An Evaluation of the In Vitro Cytotoxicities of 50 Chemicals by using an Electrical Current Exclusion Method versus the Neutral Red Uptake and MTT Assays
Toni Lindl, Birgit Lewandowski, Sonya Schreyögg and Andrea Stäudte
According to the 2001 National Institutes of Health guidance document on using in vitro data to estimate in vivo starting doses for acute toxicity, the performance of the electrical current exclusion method (ECE) was studied for its suitability as an in vitro cytotoxicity test. In a comparative study, two established in vitro assays based on the quantification of metabolic processes necessary for cell proliferation or organelle integrity (the MTT/WST-8 [WST-8] assay and the neutral red uptake [NRU] assay), and two cytoplasm membrane integrity assays (the trypan blue exclusion [TB] and ECE methods), were performed. IC50 values were evaluated for 50 chemicals ranging from low to high toxicity, 46 of which are listed in Halle’s Registry of Cytotoxicity (RC). A high correlation was found between the IC50 values obtained in this study and the IC50 data published in the RC. The assay sensitivity was highest for the ECE method, and decreased from the WST-8 assay to the NRU assay to the TB assay. The consistent results of the ECE method are based on technical standardisation, high counting rate, and the ability to combine cell viability and cell volume analysis for detection of the first signs of cell necrosis and damage of the cytoplasmic membrane caused by cytotoxic agents.
Robert A. Smith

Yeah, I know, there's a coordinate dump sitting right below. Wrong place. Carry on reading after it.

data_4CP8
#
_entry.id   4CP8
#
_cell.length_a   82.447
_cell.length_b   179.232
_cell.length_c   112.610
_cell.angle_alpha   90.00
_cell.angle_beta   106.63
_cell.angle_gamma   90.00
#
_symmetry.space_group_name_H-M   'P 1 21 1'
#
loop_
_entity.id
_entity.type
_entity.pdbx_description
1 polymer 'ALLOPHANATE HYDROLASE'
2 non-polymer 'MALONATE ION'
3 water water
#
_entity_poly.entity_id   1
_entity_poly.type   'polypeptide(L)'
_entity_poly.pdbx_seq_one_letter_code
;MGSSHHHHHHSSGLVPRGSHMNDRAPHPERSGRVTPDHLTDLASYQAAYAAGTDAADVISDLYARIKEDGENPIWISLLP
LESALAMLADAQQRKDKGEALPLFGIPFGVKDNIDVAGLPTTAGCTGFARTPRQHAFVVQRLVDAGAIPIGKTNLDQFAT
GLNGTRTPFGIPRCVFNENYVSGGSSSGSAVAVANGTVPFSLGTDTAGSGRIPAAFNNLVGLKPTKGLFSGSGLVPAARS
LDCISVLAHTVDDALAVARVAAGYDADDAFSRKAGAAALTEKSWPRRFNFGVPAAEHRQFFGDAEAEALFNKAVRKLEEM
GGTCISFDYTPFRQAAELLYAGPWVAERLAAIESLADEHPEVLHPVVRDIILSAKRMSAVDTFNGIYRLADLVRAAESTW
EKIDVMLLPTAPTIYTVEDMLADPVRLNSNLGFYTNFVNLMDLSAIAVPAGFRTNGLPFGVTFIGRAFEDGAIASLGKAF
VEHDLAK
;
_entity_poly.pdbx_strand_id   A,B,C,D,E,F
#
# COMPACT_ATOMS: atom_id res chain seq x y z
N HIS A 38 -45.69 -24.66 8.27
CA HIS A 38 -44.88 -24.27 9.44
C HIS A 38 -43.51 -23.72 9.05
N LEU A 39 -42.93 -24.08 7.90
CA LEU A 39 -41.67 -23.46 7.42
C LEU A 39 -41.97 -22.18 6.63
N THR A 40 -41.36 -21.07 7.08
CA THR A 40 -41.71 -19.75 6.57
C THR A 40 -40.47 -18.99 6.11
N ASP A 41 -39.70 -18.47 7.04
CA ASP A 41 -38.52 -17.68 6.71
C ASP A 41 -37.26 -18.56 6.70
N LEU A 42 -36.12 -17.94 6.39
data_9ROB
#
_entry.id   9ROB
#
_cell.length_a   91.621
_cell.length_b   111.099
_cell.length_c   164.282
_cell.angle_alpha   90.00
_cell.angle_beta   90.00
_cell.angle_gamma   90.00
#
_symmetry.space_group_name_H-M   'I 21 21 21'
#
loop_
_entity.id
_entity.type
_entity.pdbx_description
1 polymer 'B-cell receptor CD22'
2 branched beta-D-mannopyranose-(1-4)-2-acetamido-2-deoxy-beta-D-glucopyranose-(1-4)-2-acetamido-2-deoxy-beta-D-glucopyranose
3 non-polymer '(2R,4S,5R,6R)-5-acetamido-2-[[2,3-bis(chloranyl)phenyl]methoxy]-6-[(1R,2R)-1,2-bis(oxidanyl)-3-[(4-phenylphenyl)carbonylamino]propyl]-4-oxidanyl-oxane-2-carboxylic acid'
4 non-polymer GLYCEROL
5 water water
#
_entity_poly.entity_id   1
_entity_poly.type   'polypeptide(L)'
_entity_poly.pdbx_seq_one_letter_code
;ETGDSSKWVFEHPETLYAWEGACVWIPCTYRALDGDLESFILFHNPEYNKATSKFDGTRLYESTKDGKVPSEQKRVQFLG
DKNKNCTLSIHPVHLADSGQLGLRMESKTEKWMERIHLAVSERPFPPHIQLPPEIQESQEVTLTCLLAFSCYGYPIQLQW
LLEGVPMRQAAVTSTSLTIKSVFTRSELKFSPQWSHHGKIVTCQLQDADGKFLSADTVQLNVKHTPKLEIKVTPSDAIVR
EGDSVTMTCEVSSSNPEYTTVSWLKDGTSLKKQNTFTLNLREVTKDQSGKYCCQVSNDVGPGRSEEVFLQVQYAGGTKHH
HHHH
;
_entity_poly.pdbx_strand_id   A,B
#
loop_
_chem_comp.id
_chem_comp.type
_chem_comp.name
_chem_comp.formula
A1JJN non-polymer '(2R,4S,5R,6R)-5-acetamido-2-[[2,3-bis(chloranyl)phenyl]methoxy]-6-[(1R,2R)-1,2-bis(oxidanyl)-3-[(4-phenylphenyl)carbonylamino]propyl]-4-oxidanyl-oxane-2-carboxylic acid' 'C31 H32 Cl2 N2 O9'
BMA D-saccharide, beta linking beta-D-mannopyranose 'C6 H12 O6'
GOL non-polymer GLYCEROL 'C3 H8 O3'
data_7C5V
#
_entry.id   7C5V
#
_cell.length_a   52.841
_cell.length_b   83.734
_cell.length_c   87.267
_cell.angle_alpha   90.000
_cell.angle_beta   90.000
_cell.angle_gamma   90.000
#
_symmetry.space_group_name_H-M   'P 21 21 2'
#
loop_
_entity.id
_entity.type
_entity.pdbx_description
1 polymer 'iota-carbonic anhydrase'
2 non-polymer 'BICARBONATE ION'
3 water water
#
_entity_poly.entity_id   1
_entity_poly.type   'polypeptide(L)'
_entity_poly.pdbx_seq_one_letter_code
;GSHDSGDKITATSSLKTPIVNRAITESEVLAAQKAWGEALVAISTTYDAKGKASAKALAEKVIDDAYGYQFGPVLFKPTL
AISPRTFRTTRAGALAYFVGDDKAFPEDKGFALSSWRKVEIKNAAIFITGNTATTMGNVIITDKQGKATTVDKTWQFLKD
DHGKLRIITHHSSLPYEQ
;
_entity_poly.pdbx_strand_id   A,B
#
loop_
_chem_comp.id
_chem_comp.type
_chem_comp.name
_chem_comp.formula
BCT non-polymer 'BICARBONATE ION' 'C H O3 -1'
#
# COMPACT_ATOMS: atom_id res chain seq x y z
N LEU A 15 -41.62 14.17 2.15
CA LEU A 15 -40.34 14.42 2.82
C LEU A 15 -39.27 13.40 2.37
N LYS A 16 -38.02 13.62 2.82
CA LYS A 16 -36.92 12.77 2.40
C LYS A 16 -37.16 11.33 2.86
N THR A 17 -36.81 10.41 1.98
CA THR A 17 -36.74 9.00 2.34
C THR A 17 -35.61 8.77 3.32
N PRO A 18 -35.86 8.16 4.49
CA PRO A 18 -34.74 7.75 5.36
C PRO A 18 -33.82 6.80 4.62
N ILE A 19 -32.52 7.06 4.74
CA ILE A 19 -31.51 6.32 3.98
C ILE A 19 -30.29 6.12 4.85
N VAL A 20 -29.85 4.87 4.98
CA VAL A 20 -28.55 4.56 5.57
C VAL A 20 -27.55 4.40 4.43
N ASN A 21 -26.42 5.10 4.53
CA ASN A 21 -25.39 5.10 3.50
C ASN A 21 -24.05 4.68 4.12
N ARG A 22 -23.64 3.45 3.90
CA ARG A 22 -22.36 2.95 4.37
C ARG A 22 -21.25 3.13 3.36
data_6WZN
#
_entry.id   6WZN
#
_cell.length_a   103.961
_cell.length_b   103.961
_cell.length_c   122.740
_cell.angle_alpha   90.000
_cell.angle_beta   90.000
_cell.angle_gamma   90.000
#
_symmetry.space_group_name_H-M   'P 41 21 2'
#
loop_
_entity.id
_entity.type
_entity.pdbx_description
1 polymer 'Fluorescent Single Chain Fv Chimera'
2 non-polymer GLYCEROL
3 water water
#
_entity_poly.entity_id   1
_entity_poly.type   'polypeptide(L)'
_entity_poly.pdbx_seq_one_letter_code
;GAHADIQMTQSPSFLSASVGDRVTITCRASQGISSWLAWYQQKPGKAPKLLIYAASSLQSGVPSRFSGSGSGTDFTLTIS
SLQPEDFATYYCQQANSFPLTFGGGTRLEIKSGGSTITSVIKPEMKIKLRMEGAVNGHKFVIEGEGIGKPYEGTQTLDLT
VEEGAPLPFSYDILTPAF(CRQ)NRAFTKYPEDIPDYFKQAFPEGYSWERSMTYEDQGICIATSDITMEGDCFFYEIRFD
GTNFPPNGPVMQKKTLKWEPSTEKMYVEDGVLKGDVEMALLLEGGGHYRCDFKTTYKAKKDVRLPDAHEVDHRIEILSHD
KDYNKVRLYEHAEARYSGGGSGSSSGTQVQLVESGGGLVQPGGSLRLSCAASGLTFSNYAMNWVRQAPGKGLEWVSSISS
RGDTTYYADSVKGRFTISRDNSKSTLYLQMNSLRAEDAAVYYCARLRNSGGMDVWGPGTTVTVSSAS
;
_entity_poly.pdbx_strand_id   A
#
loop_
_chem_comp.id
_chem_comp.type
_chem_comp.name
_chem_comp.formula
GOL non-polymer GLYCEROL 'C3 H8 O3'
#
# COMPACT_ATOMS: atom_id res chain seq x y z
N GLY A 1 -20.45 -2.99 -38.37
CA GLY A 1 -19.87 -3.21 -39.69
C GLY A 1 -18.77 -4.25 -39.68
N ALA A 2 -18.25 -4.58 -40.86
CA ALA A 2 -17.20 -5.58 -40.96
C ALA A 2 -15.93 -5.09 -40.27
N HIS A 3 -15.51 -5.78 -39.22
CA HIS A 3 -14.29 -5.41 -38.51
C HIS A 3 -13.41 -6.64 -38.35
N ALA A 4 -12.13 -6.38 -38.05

During the last 40 years, studies incorporating in vitro methodologies have greatly advanced our understanding of human nerve cell biology. Attempts have been made to apply these to investigations of neurotoxicity. Due to the complexity of the nervous system, underpinned by an array of integrated interactions between a host of cell types, it is concluded that, at present, alternative neural models are most successful in determining the underlying mechanisms which can cause perturbation of normal functioning of the nervous system, both in adults and during the embryonic period. The use of tiered batteries of test models has been proposed in screening programmes for neurotoxicity, with the generation of much encouraging data in laboratories across the globe. This review aims to discuss the development of neural alternatives, considers the various model systems available, and highlights specific neuronal endpoints which can be tested, in addition to the cytotoxic evaluation of neuronal viability. Developments in molecular and stem cell biology, which are appropriate to neural tissue, and which offer the prospect of exciting advances for the next decade, are cited.